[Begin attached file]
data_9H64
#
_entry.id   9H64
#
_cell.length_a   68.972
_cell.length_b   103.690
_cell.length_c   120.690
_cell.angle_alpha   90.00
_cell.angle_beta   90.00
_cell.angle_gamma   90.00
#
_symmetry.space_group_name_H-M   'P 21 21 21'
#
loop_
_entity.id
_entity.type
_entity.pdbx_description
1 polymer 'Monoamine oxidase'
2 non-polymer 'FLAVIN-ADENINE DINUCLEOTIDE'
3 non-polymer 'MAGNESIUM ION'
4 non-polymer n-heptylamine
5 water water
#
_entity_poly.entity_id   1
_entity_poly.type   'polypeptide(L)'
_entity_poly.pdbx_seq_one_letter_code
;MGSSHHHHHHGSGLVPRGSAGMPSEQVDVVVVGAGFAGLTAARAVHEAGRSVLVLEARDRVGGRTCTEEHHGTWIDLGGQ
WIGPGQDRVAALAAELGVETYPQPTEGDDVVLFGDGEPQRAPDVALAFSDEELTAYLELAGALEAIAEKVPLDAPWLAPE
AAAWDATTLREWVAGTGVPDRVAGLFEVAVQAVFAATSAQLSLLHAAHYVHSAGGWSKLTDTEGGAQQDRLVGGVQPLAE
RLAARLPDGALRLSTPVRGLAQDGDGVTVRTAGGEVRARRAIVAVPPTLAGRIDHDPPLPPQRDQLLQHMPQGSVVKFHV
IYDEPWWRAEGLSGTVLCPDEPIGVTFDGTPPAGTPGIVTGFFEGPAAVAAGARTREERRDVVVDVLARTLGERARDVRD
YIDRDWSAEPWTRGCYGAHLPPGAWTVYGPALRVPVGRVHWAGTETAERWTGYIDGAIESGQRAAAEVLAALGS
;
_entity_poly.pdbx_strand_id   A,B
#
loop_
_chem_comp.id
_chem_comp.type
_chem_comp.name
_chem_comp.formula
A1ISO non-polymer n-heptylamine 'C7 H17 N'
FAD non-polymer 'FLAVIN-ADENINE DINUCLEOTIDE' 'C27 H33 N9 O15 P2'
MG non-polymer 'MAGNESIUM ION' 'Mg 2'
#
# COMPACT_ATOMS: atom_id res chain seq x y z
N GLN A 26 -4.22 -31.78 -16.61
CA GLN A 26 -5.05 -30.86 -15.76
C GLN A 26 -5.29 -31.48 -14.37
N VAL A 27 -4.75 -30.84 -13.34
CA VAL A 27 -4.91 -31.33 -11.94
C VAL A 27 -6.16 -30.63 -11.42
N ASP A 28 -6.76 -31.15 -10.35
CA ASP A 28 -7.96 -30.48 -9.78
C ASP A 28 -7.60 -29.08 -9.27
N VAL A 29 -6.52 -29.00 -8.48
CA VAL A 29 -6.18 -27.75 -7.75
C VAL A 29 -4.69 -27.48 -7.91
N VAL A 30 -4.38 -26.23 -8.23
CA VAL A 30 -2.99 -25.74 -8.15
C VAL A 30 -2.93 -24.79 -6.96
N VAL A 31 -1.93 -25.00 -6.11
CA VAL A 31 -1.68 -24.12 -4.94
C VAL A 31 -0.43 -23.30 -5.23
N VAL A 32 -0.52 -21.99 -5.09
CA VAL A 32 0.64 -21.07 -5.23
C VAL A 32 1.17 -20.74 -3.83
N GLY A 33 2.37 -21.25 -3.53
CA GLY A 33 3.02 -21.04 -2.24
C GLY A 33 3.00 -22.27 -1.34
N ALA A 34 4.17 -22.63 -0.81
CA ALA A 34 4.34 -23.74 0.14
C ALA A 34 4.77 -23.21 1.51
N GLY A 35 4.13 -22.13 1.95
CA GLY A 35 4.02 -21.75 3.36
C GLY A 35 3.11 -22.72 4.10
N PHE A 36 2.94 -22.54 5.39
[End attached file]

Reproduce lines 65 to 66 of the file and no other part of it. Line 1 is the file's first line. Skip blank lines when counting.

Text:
CA VAL A 32 0.64 -21.07 -5.23
C VAL A 32 1.17 -20.74 -3.83